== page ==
Gout is a severely painful joint condition that affects millions each year. It has very specific symptoms, and can usually be easily differentiated from other forms of arthritis. These symptoms include swelling, heat, and redness around a joint, with severe pain to even the slightest touch (such as with a bed sheet), as opposed to other forms of arthritis where pain is not as acute. This condition usually affects the big toe joint or ankle, although the toes can also be effected. The pain begins suddenly without any injury, and can last for a week or two if untreated. The redness stays near the joint, as opposed to infection which spreads up the foot or leg.

Gout is a result of the body's inability to remove uric acid, a crystal shaped chemical that forms as a result of the body's breakdown of certain foods. Certain medications can also contribute to this. Normally, the kidney removes uric acid quickly from the blood stream via urine. When someone has gout, the uric acid remains dissolved in the bloodstream until it reaches the concentration point in which it cannot stay dissolved. The uric acid returns to crystal form and deposits itself into areas of lower body temperature, usually in the feet or knees. The presence of these crystals creates a severe inflammatory reaction which causes all of the symptoms. Eventually this reaction resolves. Over time, numerous gout flare-ups can eventually cause joint damage as the material left behind by the disease (a chalky white uric acid residue called tophi) harms the joint tissues.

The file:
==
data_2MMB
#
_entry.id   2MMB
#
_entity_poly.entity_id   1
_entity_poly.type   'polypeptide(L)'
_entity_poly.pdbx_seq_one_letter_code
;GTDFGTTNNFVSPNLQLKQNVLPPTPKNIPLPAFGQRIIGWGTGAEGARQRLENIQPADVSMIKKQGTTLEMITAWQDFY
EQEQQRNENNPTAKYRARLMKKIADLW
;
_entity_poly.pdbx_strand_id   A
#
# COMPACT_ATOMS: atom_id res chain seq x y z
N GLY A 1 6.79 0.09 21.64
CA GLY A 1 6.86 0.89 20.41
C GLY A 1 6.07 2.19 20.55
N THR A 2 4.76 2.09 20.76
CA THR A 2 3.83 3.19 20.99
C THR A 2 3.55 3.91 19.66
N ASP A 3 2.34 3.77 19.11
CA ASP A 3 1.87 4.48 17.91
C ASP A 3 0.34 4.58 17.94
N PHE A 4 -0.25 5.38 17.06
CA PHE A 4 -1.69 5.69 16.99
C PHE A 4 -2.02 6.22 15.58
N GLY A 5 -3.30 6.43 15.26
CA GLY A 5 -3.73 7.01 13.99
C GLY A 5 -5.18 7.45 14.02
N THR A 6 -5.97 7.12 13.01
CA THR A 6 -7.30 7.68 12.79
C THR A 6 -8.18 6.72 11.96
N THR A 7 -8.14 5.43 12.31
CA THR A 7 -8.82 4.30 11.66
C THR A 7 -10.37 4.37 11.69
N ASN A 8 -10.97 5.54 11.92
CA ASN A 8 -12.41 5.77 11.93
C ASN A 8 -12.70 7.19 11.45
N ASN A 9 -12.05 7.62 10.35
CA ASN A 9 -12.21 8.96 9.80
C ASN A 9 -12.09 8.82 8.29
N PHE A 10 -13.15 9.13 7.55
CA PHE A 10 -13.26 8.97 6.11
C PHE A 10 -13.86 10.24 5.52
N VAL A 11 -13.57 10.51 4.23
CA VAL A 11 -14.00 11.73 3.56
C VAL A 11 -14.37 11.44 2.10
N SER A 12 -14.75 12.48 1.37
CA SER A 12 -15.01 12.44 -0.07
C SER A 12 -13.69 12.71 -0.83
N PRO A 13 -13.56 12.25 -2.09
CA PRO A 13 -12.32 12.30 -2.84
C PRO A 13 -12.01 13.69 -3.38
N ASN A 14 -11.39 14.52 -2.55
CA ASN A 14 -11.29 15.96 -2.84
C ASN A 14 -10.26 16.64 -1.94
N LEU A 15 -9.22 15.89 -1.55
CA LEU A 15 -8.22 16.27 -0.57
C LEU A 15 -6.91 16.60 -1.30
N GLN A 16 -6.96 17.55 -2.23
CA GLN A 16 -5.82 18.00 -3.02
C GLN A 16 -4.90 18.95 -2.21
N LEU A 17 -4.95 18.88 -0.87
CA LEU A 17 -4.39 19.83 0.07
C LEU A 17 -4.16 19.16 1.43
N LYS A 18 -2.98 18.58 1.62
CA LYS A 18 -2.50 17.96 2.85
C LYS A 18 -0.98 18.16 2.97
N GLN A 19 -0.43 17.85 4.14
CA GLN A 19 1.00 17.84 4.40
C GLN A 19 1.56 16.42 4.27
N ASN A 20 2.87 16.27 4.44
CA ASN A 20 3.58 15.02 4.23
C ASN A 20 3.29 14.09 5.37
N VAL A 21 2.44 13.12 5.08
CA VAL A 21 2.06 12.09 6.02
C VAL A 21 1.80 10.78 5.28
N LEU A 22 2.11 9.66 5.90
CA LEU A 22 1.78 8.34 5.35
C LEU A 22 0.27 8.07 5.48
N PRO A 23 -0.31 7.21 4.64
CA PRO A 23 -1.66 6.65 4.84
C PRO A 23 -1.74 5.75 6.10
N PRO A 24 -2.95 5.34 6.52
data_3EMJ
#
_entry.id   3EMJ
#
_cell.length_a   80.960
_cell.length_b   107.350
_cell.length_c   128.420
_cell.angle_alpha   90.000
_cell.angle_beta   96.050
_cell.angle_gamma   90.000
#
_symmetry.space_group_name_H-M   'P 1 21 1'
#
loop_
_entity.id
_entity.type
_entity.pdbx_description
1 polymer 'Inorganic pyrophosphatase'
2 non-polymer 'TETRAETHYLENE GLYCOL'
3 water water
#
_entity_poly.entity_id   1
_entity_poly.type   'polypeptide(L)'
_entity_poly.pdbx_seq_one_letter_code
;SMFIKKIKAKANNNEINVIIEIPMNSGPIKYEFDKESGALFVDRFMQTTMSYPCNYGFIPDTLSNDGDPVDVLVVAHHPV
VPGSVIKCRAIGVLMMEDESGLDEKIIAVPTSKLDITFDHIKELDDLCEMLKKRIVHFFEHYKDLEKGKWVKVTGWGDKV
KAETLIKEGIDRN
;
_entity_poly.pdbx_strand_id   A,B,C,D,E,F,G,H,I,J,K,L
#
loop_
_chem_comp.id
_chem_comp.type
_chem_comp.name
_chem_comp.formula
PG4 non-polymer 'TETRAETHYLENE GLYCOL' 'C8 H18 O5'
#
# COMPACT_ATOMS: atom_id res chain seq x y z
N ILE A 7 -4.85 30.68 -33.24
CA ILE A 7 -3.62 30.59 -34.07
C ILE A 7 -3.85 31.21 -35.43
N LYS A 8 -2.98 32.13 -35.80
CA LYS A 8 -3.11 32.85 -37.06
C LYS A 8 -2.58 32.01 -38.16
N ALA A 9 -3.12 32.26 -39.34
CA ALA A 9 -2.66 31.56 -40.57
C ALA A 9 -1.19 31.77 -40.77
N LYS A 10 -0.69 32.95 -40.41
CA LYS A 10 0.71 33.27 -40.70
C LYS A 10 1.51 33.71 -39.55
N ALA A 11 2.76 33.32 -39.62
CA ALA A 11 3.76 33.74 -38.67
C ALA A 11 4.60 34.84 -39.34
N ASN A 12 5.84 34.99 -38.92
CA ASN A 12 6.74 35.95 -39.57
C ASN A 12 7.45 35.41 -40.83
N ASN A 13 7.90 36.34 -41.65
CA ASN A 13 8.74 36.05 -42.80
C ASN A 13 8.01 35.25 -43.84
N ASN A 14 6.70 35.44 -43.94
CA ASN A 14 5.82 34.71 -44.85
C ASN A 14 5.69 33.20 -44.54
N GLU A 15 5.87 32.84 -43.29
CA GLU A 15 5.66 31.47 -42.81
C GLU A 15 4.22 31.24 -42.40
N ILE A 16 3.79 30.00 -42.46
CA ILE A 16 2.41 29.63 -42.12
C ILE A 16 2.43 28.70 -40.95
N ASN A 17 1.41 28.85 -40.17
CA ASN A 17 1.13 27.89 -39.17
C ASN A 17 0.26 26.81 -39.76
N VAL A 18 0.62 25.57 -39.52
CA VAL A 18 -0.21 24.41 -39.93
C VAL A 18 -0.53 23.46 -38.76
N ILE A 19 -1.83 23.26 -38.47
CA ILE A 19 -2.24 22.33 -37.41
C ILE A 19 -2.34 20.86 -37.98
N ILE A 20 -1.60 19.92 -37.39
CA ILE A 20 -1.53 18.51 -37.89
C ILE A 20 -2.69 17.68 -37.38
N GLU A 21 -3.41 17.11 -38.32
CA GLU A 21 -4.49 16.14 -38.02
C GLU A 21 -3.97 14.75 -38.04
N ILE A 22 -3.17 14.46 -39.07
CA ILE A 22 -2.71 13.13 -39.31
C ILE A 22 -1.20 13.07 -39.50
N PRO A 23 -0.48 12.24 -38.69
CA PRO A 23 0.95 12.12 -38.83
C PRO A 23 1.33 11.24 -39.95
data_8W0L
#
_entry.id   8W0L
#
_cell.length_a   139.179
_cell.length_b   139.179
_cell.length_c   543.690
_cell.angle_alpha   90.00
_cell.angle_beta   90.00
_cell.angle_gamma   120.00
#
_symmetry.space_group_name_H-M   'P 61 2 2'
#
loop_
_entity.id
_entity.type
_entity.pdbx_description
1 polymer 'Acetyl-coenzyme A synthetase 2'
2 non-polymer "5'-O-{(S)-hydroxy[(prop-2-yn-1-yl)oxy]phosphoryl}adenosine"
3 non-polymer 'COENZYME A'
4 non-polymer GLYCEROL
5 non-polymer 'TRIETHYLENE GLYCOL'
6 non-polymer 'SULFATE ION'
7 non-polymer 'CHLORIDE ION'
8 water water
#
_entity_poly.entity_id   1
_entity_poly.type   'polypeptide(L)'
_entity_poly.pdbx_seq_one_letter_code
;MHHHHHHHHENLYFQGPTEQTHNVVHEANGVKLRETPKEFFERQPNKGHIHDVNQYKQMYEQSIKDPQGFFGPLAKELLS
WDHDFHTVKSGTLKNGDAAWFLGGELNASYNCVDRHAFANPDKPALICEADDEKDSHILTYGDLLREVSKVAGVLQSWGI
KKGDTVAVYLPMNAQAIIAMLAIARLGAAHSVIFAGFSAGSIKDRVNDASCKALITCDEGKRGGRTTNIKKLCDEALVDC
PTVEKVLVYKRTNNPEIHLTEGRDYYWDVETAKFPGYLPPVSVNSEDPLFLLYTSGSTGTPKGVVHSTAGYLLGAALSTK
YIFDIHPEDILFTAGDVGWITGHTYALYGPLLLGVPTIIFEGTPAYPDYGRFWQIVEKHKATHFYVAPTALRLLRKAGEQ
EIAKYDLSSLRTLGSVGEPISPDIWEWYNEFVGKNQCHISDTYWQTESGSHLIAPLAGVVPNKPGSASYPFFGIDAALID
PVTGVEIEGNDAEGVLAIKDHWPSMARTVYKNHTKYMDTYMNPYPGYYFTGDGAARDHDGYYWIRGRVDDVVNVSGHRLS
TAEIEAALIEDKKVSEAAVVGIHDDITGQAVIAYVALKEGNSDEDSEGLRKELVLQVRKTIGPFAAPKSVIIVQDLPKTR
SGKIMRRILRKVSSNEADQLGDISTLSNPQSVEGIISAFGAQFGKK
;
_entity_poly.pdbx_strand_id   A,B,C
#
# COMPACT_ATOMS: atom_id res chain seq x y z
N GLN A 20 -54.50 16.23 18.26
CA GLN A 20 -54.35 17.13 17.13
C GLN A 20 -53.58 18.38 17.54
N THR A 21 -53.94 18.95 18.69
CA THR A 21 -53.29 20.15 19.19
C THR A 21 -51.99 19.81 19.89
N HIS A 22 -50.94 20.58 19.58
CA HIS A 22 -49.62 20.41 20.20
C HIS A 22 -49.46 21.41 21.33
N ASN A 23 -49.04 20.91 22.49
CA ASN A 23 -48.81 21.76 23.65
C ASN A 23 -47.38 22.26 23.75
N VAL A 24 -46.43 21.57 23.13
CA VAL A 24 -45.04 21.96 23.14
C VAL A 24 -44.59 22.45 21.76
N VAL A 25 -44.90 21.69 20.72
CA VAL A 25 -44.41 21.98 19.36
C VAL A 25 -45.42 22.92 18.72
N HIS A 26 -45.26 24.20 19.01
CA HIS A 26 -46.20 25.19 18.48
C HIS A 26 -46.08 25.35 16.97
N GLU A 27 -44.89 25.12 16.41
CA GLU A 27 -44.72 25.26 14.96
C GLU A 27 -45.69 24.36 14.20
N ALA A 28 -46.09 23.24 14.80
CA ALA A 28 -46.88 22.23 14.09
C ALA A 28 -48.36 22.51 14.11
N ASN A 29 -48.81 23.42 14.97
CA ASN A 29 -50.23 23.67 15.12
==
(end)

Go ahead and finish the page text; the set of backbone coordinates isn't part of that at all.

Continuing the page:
Gout is diagnosed primarily through its symptoms, although the uric acid level can be measured in the blood. However, in many cases, the uric acid blood levels will be normal during an acute attack as the uric acid will have been deposited in the joint and out of the blood stream. Other tests performed outside of an acute gout attack can be more reliable, and are used to determine the uric acid production over a 24 hour period. The most accurate way to diagnose gout is to obtain a sample of joint fluid to study under a microscope. While painful during an acute attack, this procedure provides a direct means for a lab to analyze the joint fluid for uric acid crystals.

Treatment for gout involves the use of anti-inflammatory medications to reduce the inflammation more quickly than the self-resolution that usually occurs with gout after a week or two. The quickest acting medication is called colchicine. While highly effective against gout, it can cause significant stomach upset and has to be adjusted if one has kidney disease. Non-steroidal anti-inflammatory medications like indomethacin and naproxen can also be used to reduce the inflammation of the gout attack. Oral or injected cortisone-like steroids can be used as well. For control of repeat attacks, certain medications can be used to control the uric acid levels in the blood over a long period of time. A change in diet is needed to prevent repeat attacks, and also adjustments of any medications that may contribute to gout. At times, the joint damage caused by repeat attacks requires surgery to repair, or at least to clean out the gout deposits. Certain patients may need the expert care of a joint specialist (rheumatologist) to control their gout more effectively.

Chronic Gouty Arthritis in the 2nd Toe